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56 T-Bird Speedometer Calibration Revolutions/Mile


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Hi All:

We recently had our speedometer rebuilt (it hasn't worked in 30 years) on my wife's '56 Bird. On a recent "outing" it appeard that the speedometer was reading about 20% high. We did not check the odometer.

The speedometer was "set" for 1,000 revolutions/mile (pretty much a modern standard). Did Ford use that standard for calibration from the factory? Before we start to get into adapters, etc. I want to make sure our basic set up is correct.




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I know cars from the era are notorious for speedometer errors. In the 1960's the Auto Club of So Cal actually had a speedometer dyno that would test your speedo for accuracy. I think it was free for members.

This car was my wife's high school car. The Speedometer had not worked since sometime in the 1970's, but it never bothered her (just flow with traffic plus 5 mph).

We ran this car cross country on the Great Race twice. We used a Great Race compliant speedometer that can be adjusted daily (in theory accurate to .001 mph). You are not allowed an odometer on the Great Race. Some rallies we want to run require stock speedometers and odometers.

We want to get the speedo set to factory specs before we start "tweaking" with different gears. First we need to get the odo as close as possible as it is critical for rallying. We can then tweak the speedo needle.

The speedometer "should" have a number that represents revs/mile written somewhere on the the body. I can't find it on ours; perhaps someone has one out of the car and can find the number.

Thanks, Pat

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Back in 67, when I bought my first bird, the speedo with the FOM was as you describe. When I changed to a manual trans, same problem. Likewise with the one I currently own, when stock. I always assumed Ford just made a 150 mph faceplate ( in place of the 120) but never changed the gears. Best I recall, the odo was more accurate than the speedo, but not up to rally standards.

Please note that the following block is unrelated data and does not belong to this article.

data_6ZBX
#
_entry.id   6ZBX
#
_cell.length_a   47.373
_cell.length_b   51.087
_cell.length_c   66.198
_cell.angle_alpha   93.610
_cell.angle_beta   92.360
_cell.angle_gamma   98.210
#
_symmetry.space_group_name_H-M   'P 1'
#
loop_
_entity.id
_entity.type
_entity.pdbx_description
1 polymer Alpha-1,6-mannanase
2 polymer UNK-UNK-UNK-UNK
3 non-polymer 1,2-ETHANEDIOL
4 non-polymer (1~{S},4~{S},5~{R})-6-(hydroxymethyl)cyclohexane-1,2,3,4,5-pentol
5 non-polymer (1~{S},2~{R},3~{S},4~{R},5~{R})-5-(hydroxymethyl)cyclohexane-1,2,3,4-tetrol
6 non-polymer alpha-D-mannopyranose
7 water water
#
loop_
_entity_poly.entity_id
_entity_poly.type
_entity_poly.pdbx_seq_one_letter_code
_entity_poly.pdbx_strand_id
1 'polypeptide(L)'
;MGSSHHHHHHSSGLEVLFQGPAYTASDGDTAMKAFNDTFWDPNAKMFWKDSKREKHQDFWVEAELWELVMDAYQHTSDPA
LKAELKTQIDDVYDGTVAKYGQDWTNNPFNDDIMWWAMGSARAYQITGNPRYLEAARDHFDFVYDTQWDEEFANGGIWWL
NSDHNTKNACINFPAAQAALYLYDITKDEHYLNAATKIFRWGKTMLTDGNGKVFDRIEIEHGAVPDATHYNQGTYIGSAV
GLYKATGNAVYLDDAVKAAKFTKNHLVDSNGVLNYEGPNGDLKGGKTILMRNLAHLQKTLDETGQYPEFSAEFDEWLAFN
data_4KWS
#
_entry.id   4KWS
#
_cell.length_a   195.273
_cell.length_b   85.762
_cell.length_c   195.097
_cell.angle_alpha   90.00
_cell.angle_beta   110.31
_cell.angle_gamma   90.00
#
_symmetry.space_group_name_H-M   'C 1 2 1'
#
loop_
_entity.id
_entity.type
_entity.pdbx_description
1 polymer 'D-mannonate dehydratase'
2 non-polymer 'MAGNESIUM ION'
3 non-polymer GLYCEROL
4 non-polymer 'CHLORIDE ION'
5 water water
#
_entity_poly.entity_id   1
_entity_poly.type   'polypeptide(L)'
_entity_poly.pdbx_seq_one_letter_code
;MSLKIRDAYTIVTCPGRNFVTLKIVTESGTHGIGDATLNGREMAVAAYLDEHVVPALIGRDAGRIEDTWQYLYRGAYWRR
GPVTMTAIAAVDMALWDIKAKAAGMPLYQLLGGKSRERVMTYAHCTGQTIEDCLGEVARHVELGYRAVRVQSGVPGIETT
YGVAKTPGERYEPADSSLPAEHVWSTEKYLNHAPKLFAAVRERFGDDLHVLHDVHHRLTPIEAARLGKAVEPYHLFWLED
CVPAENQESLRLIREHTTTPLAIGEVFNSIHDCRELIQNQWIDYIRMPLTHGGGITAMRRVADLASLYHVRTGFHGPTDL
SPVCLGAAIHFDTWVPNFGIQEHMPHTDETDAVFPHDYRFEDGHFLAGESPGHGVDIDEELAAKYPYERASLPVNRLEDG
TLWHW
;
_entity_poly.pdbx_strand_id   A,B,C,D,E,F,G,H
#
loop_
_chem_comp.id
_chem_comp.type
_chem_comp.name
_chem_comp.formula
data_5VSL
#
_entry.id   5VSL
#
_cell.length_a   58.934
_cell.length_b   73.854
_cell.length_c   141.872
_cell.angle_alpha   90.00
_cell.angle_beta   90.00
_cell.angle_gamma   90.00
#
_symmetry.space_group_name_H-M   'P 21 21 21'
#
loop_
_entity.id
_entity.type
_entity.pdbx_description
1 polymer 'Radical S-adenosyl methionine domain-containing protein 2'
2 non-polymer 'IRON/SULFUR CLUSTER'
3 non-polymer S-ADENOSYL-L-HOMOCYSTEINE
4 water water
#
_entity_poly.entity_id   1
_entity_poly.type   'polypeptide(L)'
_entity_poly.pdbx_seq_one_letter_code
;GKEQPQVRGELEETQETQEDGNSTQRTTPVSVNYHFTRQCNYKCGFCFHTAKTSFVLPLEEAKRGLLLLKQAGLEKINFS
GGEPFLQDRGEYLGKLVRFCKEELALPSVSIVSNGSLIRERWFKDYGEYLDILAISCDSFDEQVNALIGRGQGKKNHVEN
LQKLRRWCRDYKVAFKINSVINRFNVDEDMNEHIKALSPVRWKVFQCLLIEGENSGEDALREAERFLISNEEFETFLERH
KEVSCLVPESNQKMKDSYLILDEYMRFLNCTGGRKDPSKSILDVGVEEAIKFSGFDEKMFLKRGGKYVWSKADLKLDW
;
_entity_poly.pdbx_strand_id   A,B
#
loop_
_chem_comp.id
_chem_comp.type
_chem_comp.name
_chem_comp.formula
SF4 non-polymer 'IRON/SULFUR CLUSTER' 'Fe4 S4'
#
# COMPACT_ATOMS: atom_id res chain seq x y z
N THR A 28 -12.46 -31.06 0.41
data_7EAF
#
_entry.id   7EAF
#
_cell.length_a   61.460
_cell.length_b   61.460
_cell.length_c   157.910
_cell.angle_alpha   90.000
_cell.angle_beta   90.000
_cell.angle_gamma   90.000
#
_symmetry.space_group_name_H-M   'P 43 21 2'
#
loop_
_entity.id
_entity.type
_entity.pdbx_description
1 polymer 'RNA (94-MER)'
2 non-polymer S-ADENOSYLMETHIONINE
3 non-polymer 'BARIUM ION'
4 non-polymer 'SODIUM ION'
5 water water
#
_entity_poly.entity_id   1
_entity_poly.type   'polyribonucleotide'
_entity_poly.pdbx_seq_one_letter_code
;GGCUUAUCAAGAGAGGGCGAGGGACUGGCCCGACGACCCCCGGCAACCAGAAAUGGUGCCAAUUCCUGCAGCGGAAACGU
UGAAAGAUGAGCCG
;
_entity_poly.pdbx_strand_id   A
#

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Unfortunately you trying to achieve a level of precision that isn't possible in my opinion. Rather than changing gears in the transmission I would do this. Find a five mile measured course and check the odometer against that. Then check the speed on the measured course by timing it while keeping it at the same speed. This will work best on a level stretch of road. If you complete the 5 miles in 5 minutes then you have your 60 MPH calibration. I agree with miker. There is a suspicion that Ford just changed the faceplate and nothing else. I have the parts book for those years and may look to see if I can confirm that. The other kicker in all of this is the size of you tires. If they are anything other than 6.70 X 15 that will also change things, as will tire wear. In the end I think you will not be able to replicate the accuracy of more modern speedometers, at least not through the normal range of driving speeds (25 to 75 mph).

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Guest skygazer

The dial on the 55-56 Thunderbird speedo goes to 150. The dial on corresponding passenger cars goes 120. Rumor has it that Ford used the same speedo and speedo drive gear in both, even though the transmissions were identical and the rear end ratios were similar.

The speedo in my '55 (ford-o-matic, stock 3.31 axle ratio, "stock" 205/75R15 tires) was reading 20% high according to GPS. It had the stock 17 tooth speedo drive gear. When the cable and gear broke, I replaced it with a 22 tooth gear, and now it reads only a few percent high. This is much more acceptable!

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